The first time I saw a male cardinal perched in the peach tree I had planted in the back yard, I couldn't help feeling a little light-hearted. I was actually so excited that for a moment I contemplated interrupting Joe at work to tell him there was a bird in my tree. What made me most excited was seeing that this tree, which I had planted to commemorate a baby lost to miscarriage, was no longer my tree. It had been adopted as part of the growing habitat in our back yard.
Everything we do to the land on which we live shapes, alters and transforms habitats. When we took down nineteen pines over a year ago, we changed the landscape. We mainly saw crows perched in those trees, but as the smaller hardwoods gained more access to sunlight, they filled out. With the feeders, a couple fruit trees and cedars and breeding boxes we added, more birds have been attracted to our yard. I may regret this later in the summer when I see wedged pecks in each two-days-till-ripe tomato.
Just yesterday, I was walking past a tall hibiscus hedge, when I saw a mother robin feeding her fledgling. As I poked my head up through the branches, she took off as the little one hopped to a higher limb fluttering its slightly unstable yet completely capable wings. I've seen this same family of robins nesting on the neighbor's downspout and standing on the garden fence with worms dangling from their beaks. They have become used to seeing me too.
As the habitat becomes more enhanced, I find that I spend more time outside listening and observing. I learn to recognize the difference between the chirps of an angry titmouse and a nervous house wren. I learn to respect the bees as they go about their work on the flowers I planted just so they'd come and make my garden more fruitful. I teach my boys to make sure they don't hold worms too long before letting them wriggle back into the garden soil. Together we inspect mysterious holes in the ground and ponder what type of critters live in them. We also learn about life and tragedy such as when we discovered the nest full of baby newly-hatched chickadees had been vacated.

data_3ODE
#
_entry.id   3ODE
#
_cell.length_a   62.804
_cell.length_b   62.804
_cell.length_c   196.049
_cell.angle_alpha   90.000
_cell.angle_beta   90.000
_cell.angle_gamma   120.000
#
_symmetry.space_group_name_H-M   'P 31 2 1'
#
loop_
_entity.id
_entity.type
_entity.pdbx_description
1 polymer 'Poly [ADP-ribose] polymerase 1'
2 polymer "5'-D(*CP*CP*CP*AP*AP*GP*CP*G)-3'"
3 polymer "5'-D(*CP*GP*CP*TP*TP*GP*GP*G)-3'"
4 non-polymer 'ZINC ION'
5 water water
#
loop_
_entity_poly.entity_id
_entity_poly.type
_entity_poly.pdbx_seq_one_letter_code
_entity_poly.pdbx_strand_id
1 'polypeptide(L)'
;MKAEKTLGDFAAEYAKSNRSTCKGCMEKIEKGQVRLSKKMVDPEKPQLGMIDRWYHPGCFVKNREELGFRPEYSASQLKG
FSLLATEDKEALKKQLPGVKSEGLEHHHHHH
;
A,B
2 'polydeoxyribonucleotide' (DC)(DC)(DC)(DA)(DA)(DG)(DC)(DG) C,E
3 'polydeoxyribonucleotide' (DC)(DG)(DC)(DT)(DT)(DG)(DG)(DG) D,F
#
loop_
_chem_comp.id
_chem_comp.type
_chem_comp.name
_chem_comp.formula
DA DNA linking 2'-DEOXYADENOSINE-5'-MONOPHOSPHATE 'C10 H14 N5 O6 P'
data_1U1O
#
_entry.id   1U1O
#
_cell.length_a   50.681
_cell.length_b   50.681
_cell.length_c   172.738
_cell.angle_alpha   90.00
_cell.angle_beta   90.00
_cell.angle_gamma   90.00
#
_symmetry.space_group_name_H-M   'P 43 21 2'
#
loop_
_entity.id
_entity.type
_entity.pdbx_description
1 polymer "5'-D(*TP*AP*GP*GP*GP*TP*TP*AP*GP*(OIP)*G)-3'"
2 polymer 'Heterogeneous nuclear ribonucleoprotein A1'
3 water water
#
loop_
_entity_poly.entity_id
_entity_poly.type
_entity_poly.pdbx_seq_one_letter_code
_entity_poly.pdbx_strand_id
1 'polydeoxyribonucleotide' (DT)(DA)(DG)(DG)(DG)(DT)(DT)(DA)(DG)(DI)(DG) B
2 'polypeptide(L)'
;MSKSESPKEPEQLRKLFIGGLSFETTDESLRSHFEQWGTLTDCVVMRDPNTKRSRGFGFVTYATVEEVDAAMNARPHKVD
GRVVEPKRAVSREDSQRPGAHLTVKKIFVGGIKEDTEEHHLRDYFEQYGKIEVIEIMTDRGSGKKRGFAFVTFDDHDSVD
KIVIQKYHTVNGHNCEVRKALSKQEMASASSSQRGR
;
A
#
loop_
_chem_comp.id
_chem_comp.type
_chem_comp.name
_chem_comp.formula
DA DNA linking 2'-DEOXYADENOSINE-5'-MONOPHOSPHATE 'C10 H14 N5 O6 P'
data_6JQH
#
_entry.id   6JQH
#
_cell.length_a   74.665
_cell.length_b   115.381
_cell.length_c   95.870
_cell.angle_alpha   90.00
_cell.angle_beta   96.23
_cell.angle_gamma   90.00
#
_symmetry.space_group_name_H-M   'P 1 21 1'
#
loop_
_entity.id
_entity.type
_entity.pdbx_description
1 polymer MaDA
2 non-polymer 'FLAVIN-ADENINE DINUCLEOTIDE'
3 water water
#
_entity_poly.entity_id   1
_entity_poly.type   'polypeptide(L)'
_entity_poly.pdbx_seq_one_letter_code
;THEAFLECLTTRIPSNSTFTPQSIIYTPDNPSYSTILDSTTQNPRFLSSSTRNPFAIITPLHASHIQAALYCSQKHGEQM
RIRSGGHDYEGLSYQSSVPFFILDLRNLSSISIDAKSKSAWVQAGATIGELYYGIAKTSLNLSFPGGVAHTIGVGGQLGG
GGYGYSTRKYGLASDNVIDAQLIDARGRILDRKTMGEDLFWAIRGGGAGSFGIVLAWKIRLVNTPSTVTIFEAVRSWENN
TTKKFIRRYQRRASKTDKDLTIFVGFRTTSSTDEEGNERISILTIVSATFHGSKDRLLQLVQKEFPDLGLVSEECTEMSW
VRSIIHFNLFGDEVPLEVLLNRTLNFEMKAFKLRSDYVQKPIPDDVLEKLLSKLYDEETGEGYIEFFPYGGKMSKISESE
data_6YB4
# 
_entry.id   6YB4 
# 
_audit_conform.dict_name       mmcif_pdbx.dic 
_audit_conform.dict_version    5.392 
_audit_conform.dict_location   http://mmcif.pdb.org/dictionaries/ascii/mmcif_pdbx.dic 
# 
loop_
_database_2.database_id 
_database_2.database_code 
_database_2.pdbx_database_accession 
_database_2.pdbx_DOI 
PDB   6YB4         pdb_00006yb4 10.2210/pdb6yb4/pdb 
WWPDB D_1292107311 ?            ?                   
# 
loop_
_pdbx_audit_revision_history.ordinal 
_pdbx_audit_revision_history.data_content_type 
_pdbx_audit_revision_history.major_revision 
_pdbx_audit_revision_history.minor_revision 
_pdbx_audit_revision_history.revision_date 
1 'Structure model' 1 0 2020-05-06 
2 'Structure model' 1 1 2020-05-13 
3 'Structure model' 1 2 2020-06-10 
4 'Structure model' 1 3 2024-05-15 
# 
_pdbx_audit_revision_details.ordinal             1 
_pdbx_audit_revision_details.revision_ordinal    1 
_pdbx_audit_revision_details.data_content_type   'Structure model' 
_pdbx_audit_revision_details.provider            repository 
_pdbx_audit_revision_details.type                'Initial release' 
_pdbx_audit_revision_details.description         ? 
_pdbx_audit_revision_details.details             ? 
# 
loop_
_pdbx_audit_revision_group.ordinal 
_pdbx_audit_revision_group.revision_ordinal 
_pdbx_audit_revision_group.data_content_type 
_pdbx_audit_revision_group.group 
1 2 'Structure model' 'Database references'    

For me, living in the middle of a city, I consider it a joy to spend time tending to the land, hearing noises of the interstate mingle with noisy chirps of the finch family descending on the deck feeder. I also see it as my duty to teach my sons how to care for it as well. At first, the boys see a pile and dirt and shovels and envision mass destruction and pushing around their dump trucks. But after awhile, they begin searching for worms, planting seeds, watering plants, helping me fill the feeders, and climbing trees. I love hearing my four year old explain how the plant roots drink water and how weeds take away all the water. He's growing observant eyes and a better understanding of the connectedness of the land.